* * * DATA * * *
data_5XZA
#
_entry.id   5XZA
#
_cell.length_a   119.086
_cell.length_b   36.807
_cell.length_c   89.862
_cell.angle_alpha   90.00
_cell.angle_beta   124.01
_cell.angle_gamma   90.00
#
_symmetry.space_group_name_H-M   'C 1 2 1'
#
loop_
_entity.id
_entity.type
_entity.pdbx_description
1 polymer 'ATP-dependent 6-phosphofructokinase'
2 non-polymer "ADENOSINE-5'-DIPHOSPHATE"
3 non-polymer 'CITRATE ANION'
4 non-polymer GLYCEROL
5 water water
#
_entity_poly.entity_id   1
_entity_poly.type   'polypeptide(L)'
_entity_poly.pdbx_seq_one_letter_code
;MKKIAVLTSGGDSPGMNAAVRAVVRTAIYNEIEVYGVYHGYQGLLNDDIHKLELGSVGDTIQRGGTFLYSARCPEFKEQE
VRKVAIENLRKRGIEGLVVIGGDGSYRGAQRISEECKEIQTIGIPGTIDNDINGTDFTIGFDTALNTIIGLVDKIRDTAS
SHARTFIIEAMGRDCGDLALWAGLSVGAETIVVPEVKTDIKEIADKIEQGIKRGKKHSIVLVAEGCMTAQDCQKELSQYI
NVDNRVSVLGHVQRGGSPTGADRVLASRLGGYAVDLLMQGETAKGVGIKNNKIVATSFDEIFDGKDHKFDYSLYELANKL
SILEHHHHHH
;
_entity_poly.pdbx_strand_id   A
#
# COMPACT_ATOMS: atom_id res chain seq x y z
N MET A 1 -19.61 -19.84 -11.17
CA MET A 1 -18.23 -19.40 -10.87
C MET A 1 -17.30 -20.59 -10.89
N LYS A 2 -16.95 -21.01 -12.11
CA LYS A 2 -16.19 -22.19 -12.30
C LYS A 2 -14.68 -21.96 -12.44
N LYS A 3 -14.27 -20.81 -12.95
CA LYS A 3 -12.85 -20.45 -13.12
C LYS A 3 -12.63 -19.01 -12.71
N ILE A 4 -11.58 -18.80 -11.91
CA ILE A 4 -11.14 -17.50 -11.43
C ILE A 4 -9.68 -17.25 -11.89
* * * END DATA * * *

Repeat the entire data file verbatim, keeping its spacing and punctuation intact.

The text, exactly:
data_5XZA
#
_entry.id   5XZA
#
_cell.length_a   119.086
_cell.length_b   36.807
_cell.length_c   89.862
_cell.angle_alpha   90.00
_cell.angle_beta   124.01
_cell.angle_gamma   90.00
#
_symmetry.space_group_name_H-M   'C 1 2 1'
#
loop_
_entity.id
_entity.type
_entity.pdbx_description
1 polymer 'ATP-dependent 6-phosphofructokinase'
2 non-polymer "ADENOSINE-5'-DIPHOSPHATE"
3 non-polymer 'CITRATE ANION'
4 non-polymer GLYCEROL
5 water water
#
_entity_poly.entity_id   1
_entity_poly.type   'polypeptide(L)'
_entity_poly.pdbx_seq_one_letter_code
;MKKIAVLTSGGDSPGMNAAVRAVVRTAIYNEIEVYGVYHGYQGLLNDDIHKLELGSVGDTIQRGGTFLYSARCPEFKEQE
VRKVAIENLRKRGIEGLVVIGGDGSYRGAQRISEECKEIQTIGIPGTIDNDINGTDFTIGFDTALNTIIGLVDKIRDTAS
SHARTFIIEAMGRDCGDLALWAGLSVGAETIVVPEVKTDIKEIADKIEQGIKRGKKHSIVLVAEGCMTAQDCQKELSQYI
NVDNRVSVLGHVQRGGSPTGADRVLASRLGGYAVDLLMQGETAKGVGIKNNKIVATSFDEIFDGKDHKFDYSLYELANKL
SILEHHHHHH
;
_entity_poly.pdbx_strand_id   A
#
# COMPACT_ATOMS: atom_id res chain seq x y z
N MET A 1 -19.61 -19.84 -11.17
CA MET A 1 -18.23 -19.40 -10.87
C MET A 1 -17.30 -20.59 -10.89
N LYS A 2 -16.95 -21.01 -12.11
CA LYS A 2 -16.19 -22.19 -12.30
C LYS A 2 -14.68 -21.96 -12.44
N LYS A 3 -14.27 -20.81 -12.95
CA LYS A 3 -12.85 -20.45 -13.12
C LYS A 3 -12.63 -19.01 -12.71
N ILE A 4 -11.58 -18.80 -11.91
CA ILE A 4 -11.14 -17.50 -11.43
C ILE A 4 -9.68 -17.25 -11.89